Since I love me a good “life” metaphor, I plan on using 2014 as a chance to look “20 feet ahead.” I can sometimes look too far out into the future — wondering and working on things way beyond my reach. Or, I’m looking down at my own feet, honing in on the little things that don’t really matter. (Yes, I’ll probably always miss the M train by 30 seconds every morning. Tis life.)
2013 was a year of exploration and adjustment. I experienced solitude, aloneness, and 80,000 different hammocks in Costa Rica. I did the whole train for a marathon thing (and hated it), and went to my first friends wedding. I watched my close friend and roommate fall in love, move out of our apartment, and get engaged, and learned to live with a stranger who has now become an irreplaceable addition to my life. I wandered in San Francisco and tried trail running, watched my best friend move across the country, and supported my other best friend who was let go from her job. My title at work changed every other week, and I discovered what I’m really good at and what I want to really do. I’ve written more poetry, done more volunteer work, and cooked a lot more at home. I even contemplated quitting on this blog entirely, and then slowly found my writing rhythm again.
And despite a busy year, 2013 felt pretty stagnant. So it’s time to look just far out enough — “20 feet”— and go after what I really, really want in life. Now I have a better handle on what I want to do, where I want to be, and what my goals really should be (hint: not a marathon or bi-weekly job title changes). So we’ll see – I have a feeling 2014 will be a big one. :D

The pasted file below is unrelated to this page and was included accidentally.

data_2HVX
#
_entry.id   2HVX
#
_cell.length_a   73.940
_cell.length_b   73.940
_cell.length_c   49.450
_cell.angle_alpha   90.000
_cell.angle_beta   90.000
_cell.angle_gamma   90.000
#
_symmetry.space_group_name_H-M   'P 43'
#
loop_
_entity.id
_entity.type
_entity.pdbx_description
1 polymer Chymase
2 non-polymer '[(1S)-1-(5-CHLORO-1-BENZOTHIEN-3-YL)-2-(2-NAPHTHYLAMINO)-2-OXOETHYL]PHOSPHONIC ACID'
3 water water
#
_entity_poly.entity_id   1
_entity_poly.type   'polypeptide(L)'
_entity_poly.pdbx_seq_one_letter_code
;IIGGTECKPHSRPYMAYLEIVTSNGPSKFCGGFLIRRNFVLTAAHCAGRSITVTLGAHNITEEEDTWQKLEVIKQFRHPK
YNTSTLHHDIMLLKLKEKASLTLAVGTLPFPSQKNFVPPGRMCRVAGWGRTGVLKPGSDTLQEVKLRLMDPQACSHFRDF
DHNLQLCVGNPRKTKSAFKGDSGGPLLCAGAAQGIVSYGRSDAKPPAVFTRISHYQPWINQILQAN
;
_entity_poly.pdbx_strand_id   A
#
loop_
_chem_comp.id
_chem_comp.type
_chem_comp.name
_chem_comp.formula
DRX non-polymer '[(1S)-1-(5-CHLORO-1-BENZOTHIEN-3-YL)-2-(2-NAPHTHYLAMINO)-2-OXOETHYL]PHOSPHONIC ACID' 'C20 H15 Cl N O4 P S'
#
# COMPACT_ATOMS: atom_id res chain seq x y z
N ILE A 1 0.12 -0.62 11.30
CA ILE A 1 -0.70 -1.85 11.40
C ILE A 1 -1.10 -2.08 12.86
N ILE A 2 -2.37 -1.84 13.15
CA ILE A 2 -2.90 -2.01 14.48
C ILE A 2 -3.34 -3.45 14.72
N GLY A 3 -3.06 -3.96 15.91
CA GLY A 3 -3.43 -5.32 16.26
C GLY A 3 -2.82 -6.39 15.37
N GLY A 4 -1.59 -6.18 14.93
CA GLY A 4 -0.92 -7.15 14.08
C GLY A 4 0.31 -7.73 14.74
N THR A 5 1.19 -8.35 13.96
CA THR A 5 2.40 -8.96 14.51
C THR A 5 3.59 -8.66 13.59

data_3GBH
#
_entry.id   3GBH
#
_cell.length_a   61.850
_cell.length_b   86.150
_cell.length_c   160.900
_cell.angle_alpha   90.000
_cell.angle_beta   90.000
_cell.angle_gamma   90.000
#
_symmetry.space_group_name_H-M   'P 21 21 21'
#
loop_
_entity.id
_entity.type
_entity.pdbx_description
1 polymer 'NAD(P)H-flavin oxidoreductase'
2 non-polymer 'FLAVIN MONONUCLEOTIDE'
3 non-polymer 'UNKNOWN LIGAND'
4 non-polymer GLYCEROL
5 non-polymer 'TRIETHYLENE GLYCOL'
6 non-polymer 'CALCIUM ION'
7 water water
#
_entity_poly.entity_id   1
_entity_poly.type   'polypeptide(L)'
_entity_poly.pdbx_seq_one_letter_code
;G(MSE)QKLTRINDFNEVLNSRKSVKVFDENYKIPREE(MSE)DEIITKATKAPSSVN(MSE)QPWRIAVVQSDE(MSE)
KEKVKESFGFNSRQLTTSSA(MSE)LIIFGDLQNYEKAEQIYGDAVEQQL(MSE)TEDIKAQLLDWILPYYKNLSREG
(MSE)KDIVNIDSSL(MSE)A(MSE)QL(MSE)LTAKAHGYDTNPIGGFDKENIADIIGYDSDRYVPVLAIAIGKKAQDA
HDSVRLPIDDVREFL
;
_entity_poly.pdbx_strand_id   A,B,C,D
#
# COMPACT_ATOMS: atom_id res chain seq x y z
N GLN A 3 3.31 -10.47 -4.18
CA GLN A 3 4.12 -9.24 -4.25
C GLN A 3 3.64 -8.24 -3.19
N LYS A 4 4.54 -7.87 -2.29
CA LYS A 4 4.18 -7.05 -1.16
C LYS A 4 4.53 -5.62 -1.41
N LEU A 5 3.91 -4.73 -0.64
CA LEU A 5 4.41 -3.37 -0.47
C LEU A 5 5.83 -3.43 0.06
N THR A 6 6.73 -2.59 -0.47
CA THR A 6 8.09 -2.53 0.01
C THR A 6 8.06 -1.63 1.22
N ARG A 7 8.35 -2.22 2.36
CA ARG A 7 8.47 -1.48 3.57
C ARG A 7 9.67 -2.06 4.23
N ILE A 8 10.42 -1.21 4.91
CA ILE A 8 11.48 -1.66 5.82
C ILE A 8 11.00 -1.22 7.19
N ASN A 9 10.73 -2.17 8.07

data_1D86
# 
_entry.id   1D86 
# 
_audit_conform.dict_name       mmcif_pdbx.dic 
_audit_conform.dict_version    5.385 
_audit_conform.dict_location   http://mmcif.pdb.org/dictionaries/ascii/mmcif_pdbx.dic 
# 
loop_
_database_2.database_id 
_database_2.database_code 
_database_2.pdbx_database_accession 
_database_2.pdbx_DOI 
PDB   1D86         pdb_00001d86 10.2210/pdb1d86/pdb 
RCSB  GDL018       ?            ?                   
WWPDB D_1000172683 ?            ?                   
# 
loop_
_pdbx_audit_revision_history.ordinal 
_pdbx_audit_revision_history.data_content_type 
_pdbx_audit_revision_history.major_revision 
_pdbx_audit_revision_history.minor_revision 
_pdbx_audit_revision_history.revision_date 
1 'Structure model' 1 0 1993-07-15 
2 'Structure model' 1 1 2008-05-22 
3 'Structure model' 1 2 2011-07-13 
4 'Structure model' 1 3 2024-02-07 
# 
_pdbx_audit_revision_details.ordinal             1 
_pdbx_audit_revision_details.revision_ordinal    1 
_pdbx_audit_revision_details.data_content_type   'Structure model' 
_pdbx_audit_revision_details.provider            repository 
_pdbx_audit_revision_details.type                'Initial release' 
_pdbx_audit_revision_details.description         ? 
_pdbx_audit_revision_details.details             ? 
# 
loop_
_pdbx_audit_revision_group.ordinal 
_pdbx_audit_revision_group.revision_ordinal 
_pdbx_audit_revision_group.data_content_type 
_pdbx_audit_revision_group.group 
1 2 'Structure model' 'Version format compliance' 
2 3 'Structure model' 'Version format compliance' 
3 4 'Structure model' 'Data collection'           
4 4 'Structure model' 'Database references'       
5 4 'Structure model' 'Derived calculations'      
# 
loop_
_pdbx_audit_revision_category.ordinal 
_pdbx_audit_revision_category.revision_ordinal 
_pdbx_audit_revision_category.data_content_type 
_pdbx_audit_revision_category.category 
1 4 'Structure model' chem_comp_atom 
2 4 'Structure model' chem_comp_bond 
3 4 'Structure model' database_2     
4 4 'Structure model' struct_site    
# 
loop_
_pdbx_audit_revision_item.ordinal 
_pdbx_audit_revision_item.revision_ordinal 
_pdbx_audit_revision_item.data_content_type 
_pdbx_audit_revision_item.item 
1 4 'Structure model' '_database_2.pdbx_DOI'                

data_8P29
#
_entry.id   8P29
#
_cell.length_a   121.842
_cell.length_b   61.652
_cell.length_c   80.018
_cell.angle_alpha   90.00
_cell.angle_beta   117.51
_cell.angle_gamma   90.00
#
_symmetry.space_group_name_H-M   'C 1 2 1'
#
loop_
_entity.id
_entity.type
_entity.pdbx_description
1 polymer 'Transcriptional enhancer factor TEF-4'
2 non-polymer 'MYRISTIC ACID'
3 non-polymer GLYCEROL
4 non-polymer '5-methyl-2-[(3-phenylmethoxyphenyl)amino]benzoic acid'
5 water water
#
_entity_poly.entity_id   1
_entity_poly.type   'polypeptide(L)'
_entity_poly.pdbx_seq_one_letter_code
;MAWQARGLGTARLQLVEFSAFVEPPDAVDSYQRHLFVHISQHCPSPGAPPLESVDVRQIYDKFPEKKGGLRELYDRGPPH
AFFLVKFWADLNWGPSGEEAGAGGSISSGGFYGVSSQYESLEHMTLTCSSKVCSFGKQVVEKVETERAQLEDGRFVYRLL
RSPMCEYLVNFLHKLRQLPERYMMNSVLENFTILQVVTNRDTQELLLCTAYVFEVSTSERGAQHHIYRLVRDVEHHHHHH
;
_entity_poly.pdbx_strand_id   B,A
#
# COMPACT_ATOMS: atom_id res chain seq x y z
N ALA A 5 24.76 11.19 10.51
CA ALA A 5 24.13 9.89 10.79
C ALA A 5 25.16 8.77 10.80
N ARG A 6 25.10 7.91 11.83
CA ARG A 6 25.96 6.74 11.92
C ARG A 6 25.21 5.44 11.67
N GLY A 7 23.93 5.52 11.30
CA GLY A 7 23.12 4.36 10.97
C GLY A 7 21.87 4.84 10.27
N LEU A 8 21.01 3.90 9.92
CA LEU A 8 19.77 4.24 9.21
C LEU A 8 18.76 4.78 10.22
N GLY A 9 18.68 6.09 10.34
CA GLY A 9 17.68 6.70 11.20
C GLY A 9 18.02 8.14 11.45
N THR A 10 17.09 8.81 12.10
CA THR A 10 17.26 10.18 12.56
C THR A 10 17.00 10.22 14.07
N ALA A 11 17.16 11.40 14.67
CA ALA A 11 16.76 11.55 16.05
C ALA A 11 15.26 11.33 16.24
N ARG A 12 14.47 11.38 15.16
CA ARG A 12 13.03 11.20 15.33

My best friend Nicole just left for a five-week adventure in Costa Rica. An unexpected string of events led her to the pristine beaches and mystical forests of Pura Vida land, where she is taking time off for the first time in a long time. In her first email to me, I could feel her excitement through the screen as she told me what the first few days were like. And then she ended it with this:
“We both lead lucky and charmed lives.”
It stuck with me. Nic’s one of the hardest working people I know, and yet she’s always first to feel lucky for all of the things she’s done.
I used to believe that everything I’ve done has resulted from a combination of a lot of hard work and a little luck. Yet, the more I think about it, the more I realize ‘hard work’ and ‘luck’ aren’t two separate things. Instead, they’re pretty much one and the same.
Sure, I work hard to save money so I can travel. I work hard so I can run fast and appreciate my body. I work hard so I can grow to an executive level at Greatist (fancy). I work hard so I can rest and spend some weekends doing absolutely nothing.
But I am given so many things to set myself up for working hard. I am given an education and a stab at the working world. I’m given a gym membership and a new pair of running shoes. I am given family and friends who support me, whether I tell them I’m moving across the country or moving around the world. (I’m not doing either just yet, so don’t worry.) And I am given not only the freedom, but the crazy-encouragement, to go after my dreams.